photo Collier Porter
Back to gardening, sorry!
Since the weather continues to be predictably unpredictable, before we head over to Hillenmeyers, we head to the forest.
mulch
The forest? Yes, it's down the road just up past the ball park!
I know you're probably lost.....
When we moved here from So Cal ten years ago, our children only knew sand and saltwater. That first Spring  I was excited for them to discover dirt that was hard as clay, soft green moss, sticks & stones.  Our first gathering produced burlap bags filled with moss & enough sticks to start an arbor! 
photo, Lisa Porter
photo Lisa Porter
A few months later sweet Clematis took over and began to blossom, a feathered friend moved in & the arbor felt like it had been there for years. 
photo, Lisa Porter
photo Lisa Porter
So you might be wondering where this story is leading to...not the ball park.
photo, Lisa Porter
photo Lisa Porter
I'm heading back to my potting bench, because as I've mentioned in a post before
, it's where I go to relax!
I've also had many inquiries as to what I'm going to do with all that moss!
So with a little help from my friend...
photo, Lisa Porter
photo Lisa Porter
I'll show you.
Over the years at Easter my kids have gone from coloring & collecting eggs, to "I was wondering if there was any chance of us going to the late service & are we going anywhere for brunch?"  Every year I bring out special items that we have cherished for years but those brightly colored Easter baskets, (still love them) now consist of gifts gathered from God's green earth in celebration of Easter, Earth Day & Arbor Day too!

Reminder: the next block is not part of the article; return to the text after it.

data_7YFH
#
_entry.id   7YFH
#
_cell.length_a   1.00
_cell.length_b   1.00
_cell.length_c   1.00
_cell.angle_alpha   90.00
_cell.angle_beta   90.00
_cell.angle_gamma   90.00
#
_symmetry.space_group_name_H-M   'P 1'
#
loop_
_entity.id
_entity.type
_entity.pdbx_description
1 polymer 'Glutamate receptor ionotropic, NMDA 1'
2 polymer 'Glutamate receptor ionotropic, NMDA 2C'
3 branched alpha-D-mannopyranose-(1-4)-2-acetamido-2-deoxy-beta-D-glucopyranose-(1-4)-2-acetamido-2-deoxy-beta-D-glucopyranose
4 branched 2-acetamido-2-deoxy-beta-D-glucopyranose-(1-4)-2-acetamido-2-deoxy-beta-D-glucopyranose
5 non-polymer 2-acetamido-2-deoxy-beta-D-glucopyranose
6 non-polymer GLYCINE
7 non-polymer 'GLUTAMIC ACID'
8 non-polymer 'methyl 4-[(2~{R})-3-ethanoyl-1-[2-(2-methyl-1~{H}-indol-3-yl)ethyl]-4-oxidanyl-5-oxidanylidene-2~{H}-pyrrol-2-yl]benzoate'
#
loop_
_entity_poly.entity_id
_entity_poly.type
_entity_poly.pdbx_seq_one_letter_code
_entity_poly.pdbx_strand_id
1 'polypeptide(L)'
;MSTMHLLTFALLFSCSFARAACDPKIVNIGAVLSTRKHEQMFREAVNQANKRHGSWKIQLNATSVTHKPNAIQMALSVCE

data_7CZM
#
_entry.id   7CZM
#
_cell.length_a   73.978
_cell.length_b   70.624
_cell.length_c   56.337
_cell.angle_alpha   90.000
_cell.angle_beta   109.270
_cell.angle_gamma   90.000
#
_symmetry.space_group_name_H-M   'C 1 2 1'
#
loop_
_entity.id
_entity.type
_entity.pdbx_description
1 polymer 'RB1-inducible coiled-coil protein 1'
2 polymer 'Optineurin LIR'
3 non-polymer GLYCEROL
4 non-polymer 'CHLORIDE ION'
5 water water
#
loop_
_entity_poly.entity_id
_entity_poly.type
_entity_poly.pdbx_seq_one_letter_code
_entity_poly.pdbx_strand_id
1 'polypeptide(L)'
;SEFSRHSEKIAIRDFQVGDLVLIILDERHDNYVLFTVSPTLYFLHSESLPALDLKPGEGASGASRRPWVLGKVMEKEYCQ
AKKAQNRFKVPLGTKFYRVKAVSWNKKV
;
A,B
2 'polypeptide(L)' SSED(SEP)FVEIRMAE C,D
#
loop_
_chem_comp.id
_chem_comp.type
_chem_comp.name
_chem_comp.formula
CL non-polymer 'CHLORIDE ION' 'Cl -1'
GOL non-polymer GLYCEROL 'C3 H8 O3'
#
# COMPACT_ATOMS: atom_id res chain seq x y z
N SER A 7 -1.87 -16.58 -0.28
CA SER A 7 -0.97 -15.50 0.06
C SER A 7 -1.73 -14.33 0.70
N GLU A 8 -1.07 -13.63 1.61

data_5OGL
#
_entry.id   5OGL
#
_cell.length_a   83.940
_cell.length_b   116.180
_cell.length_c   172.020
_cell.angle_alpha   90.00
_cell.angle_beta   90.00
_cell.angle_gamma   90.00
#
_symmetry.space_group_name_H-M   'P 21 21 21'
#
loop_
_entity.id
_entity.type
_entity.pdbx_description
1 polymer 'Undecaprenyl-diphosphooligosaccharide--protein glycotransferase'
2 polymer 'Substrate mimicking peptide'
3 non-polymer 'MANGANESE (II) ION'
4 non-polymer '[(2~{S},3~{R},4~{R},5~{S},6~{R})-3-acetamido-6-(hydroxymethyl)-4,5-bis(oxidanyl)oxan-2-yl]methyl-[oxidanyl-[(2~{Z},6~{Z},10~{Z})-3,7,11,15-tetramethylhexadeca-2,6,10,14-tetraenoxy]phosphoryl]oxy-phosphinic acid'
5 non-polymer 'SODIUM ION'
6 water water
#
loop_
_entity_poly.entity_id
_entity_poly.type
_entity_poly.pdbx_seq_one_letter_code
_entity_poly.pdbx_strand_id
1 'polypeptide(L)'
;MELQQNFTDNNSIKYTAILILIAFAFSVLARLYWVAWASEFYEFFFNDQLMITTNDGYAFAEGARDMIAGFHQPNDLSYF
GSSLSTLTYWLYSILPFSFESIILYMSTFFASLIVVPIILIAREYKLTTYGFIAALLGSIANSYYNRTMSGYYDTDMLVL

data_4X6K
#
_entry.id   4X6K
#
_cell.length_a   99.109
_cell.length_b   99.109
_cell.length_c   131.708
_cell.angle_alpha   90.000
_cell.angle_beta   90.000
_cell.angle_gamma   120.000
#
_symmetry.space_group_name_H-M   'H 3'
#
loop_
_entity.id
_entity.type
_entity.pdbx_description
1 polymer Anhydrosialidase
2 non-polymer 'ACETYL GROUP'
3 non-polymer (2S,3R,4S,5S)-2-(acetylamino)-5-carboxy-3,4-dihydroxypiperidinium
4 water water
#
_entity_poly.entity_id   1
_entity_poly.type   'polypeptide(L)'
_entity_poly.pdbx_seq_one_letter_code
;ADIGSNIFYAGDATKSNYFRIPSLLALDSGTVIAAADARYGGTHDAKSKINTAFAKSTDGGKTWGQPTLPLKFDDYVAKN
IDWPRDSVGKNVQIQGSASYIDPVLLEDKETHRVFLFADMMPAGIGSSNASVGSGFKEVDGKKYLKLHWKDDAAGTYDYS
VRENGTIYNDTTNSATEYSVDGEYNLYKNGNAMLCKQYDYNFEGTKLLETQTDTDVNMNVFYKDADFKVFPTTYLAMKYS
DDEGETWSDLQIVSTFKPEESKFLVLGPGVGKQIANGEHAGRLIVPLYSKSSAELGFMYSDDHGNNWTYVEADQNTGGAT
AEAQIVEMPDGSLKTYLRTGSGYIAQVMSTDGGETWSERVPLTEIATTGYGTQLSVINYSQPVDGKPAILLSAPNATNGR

Now, if you're still with me, gather a few garden supplies and your Mother Earth imagination!
photo, Lisa Porter
photo Lisa Porter
I use these lightweight half barrel planters - that Taylor had painted white - highlighting the black straps.
Then I place a couple of plastic pots inside them but upside down. 
photo, Lisa Porter
photo Lisa Porter
The upside down pots create a raised flat area for the moss to sit. Since you don't need much soil for this project, you can fill in around the edges with anything you like, I use the left-over pinecones gathered at Christmas. They retain moisture keeping this all very low maintenance.photo, Lisa Porter photo Lisa Porter
I then take a couple of large round biodegradable coconut liners and pull them apart to the diameter that I want.  These are optional but they do create a natural kind of nest & help retain moisture which the moss thrives on. You can fray the edges a little or go crazy pulling every which way.  I use this stuff year round.  If you like the look, it's a great filler for any container like my favorite basket on my front door!
photo, Lisa Porter
photo Lisa Porter